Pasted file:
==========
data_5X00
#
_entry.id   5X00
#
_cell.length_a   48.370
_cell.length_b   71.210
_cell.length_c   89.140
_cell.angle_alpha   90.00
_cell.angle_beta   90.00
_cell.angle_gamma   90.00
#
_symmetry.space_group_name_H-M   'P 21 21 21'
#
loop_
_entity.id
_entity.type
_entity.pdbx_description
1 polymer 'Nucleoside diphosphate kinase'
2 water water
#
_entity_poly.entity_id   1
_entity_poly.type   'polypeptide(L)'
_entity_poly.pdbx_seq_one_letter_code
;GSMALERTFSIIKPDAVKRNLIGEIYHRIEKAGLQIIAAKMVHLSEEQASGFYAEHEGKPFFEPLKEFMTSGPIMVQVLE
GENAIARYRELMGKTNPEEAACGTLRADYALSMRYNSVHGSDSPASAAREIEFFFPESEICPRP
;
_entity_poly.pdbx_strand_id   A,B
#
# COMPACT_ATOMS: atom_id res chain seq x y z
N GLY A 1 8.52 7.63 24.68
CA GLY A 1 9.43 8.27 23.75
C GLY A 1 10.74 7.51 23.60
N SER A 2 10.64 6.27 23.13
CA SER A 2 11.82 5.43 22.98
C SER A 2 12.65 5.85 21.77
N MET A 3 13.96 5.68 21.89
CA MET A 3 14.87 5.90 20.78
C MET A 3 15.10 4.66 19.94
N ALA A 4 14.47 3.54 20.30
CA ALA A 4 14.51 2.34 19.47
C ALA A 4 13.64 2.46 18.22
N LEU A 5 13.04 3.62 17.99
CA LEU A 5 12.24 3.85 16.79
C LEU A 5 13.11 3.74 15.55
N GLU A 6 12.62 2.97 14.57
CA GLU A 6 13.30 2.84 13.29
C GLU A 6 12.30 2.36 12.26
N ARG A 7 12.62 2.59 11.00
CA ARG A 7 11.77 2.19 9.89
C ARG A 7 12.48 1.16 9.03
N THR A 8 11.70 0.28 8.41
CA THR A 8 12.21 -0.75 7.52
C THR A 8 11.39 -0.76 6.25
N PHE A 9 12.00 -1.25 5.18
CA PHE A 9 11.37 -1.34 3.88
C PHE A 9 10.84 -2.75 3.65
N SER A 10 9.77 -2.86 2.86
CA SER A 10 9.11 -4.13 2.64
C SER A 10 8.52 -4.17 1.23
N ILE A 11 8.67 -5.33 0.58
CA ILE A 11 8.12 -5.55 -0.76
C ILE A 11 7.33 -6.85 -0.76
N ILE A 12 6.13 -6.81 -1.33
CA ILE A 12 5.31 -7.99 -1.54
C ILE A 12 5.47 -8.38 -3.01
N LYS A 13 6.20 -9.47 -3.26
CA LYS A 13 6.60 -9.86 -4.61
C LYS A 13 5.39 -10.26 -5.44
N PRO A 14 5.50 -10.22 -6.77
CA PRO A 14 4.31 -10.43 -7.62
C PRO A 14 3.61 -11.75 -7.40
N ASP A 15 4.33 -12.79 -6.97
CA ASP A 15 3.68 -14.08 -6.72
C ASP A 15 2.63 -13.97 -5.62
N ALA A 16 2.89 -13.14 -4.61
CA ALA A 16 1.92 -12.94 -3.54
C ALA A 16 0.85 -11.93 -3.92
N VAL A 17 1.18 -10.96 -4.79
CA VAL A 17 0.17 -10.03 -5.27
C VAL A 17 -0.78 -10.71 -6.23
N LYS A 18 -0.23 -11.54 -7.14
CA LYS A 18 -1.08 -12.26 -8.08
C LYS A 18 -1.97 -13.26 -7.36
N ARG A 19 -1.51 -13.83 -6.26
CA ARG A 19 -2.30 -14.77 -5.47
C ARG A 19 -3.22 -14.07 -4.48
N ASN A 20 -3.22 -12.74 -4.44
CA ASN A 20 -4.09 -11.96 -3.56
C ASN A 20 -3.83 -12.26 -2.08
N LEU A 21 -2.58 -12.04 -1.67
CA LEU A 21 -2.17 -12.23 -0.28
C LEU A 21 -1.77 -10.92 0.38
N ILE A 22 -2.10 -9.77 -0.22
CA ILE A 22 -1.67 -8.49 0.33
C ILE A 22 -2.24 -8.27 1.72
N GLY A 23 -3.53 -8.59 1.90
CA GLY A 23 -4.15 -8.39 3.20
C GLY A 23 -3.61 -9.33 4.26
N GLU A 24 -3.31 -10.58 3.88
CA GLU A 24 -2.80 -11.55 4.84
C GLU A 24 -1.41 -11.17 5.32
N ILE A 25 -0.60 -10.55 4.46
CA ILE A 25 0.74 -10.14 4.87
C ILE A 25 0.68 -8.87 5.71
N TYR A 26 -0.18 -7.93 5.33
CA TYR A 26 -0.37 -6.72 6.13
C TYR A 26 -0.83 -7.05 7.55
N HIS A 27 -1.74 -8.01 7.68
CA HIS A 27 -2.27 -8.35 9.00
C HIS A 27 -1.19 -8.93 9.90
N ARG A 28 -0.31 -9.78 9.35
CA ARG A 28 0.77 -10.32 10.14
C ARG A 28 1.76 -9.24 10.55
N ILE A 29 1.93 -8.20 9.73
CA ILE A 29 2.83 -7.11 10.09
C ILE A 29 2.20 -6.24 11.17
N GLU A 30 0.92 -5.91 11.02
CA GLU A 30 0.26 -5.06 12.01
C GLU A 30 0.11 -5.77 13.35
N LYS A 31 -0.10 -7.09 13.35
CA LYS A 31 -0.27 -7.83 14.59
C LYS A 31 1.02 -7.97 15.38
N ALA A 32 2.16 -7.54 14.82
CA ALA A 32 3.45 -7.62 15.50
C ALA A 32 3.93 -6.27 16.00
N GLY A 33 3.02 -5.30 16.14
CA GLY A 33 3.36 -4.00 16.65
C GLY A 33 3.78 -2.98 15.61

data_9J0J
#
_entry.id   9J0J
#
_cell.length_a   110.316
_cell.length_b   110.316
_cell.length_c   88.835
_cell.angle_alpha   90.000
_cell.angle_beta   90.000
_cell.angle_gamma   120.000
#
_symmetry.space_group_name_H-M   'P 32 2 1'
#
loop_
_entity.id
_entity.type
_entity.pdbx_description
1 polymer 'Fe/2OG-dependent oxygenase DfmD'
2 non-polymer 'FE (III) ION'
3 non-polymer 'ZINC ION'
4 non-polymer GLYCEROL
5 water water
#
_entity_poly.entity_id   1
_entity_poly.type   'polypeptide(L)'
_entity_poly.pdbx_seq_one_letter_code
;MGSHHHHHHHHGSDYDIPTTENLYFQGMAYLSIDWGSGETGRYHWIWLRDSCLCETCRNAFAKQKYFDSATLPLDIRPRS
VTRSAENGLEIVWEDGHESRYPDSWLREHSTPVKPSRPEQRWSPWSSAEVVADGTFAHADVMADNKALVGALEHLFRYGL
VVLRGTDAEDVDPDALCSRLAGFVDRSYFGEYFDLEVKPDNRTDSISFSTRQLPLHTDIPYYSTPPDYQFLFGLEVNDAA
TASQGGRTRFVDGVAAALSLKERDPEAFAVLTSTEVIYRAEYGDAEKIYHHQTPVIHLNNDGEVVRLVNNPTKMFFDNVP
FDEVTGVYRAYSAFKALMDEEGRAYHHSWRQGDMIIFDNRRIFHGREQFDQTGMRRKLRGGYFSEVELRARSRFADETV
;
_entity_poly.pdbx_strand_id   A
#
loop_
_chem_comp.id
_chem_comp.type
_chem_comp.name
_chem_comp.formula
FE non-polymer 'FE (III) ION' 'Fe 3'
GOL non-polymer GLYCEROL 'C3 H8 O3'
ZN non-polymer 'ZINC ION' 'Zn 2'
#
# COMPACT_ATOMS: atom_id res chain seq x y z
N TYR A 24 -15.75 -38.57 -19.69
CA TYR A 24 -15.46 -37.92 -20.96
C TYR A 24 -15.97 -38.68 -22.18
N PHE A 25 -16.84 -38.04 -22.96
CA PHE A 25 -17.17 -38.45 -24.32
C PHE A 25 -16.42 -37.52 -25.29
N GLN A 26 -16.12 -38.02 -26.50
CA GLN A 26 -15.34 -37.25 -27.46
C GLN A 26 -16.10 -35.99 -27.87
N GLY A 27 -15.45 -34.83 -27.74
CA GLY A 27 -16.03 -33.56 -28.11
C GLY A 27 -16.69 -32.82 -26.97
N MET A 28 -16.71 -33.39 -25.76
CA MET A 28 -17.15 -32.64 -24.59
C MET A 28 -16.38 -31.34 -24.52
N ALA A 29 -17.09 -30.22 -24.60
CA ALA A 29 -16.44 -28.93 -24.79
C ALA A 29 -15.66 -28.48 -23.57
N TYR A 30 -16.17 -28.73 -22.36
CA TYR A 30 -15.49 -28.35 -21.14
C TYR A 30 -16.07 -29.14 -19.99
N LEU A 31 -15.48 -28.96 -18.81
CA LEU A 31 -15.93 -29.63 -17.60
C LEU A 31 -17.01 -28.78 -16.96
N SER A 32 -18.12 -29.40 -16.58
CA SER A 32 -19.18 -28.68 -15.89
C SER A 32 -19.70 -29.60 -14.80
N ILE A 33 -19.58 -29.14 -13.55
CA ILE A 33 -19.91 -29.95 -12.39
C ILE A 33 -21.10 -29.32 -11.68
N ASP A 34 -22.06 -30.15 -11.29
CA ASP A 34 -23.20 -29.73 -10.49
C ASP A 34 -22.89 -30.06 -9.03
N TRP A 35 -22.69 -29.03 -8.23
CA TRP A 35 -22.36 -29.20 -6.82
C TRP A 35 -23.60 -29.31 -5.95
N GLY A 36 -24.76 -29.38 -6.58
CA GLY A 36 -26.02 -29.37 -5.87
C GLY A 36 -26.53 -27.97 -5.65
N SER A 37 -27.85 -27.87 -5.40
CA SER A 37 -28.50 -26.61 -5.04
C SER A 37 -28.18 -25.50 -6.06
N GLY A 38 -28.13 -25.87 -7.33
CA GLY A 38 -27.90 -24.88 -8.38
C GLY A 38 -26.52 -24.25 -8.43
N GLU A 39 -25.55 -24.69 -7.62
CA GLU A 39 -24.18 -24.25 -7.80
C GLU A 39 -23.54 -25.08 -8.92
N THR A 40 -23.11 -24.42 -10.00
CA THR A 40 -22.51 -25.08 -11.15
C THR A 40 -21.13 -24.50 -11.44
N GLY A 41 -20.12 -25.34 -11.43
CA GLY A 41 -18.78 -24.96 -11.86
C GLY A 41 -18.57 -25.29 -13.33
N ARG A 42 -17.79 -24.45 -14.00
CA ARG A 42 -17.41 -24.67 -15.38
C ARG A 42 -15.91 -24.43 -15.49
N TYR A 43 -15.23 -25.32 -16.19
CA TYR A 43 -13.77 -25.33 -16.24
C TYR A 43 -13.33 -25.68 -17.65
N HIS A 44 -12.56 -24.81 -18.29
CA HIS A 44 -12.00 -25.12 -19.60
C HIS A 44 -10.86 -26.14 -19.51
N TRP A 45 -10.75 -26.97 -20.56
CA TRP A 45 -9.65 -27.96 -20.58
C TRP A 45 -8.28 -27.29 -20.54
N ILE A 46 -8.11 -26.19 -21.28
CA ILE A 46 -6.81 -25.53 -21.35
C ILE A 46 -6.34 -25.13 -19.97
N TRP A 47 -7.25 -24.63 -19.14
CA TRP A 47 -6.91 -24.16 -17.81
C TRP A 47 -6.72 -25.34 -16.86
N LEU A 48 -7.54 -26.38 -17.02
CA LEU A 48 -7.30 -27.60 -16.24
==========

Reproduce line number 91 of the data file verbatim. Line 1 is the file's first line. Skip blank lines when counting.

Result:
CA LEU A 21 -2.17 -12.23 -0.28